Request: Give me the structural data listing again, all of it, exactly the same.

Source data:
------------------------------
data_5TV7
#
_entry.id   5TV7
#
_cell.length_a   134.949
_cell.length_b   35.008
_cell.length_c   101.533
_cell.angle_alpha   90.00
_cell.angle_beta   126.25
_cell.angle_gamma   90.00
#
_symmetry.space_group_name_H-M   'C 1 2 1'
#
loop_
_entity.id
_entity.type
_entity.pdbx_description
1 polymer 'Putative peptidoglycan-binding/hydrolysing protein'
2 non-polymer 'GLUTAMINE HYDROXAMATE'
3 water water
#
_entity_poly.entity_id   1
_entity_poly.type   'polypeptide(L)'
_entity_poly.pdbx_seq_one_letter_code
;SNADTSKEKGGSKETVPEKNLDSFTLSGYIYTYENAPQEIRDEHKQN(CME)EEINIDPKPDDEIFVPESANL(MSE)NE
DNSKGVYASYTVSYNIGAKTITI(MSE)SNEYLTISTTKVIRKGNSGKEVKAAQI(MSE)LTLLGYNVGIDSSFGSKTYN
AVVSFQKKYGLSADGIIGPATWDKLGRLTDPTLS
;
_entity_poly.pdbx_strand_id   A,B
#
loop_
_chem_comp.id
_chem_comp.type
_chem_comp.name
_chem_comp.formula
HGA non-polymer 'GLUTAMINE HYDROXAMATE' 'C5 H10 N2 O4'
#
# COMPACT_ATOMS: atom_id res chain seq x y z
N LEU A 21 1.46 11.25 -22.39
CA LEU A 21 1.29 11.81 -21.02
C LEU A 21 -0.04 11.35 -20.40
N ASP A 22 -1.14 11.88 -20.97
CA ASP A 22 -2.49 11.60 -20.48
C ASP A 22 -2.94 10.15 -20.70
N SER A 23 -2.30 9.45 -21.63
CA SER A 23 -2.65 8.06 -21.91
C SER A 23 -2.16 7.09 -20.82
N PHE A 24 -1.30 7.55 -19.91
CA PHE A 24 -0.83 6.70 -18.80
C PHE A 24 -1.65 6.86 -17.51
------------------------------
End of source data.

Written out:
data_5TV7
#
_entry.id   5TV7
#
_cell.length_a   134.949
_cell.length_b   35.008
_cell.length_c   101.533
_cell.angle_alpha   90.00
_cell.angle_beta   126.25
_cell.angle_gamma   90.00
#
_symmetry.space_group_name_H-M   'C 1 2 1'
#
loop_
_entity.id
_entity.type
_entity.pdbx_description
1 polymer 'Putative peptidoglycan-binding/hydrolysing protein'
2 non-polymer 'GLUTAMINE HYDROXAMATE'
3 water water
#
_entity_poly.entity_id   1
_entity_poly.type   'polypeptide(L)'
_entity_poly.pdbx_seq_one_letter_code
;SNADTSKEKGGSKETVPEKNLDSFTLSGYIYTYENAPQEIRDEHKQN(CME)EEINIDPKPDDEIFVPESANL(MSE)NE
DNSKGVYASYTVSYNIGAKTITI(MSE)SNEYLTISTTKVIRKGNSGKEVKAAQI(MSE)LTLLGYNVGIDSSFGSKTYN
AVVSFQKKYGLSADGIIGPATWDKLGRLTDPTLS
;
_entity_poly.pdbx_strand_id   A,B
#
loop_
_chem_comp.id
_chem_comp.type
_chem_comp.name
_chem_comp.formula
HGA non-polymer 'GLUTAMINE HYDROXAMATE' 'C5 H10 N2 O4'
#
# COMPACT_ATOMS: atom_id res chain seq x y z
N LEU A 21 1.46 11.25 -22.39
CA LEU A 21 1.29 11.81 -21.02
C LEU A 21 -0.04 11.35 -20.40
N ASP A 22 -1.14 11.88 -20.97
CA ASP A 22 -2.49 11.60 -20.48
C ASP A 22 -2.94 10.15 -20.70
N SER A 23 -2.30 9.45 -21.63
CA SER A 23 -2.65 8.06 -21.91
C SER A 23 -2.16 7.09 -20.82
N PHE A 24 -1.30 7.55 -19.91
CA PHE A 24 -0.83 6.70 -18.80
C PHE A 24 -1.65 6.86 -17.51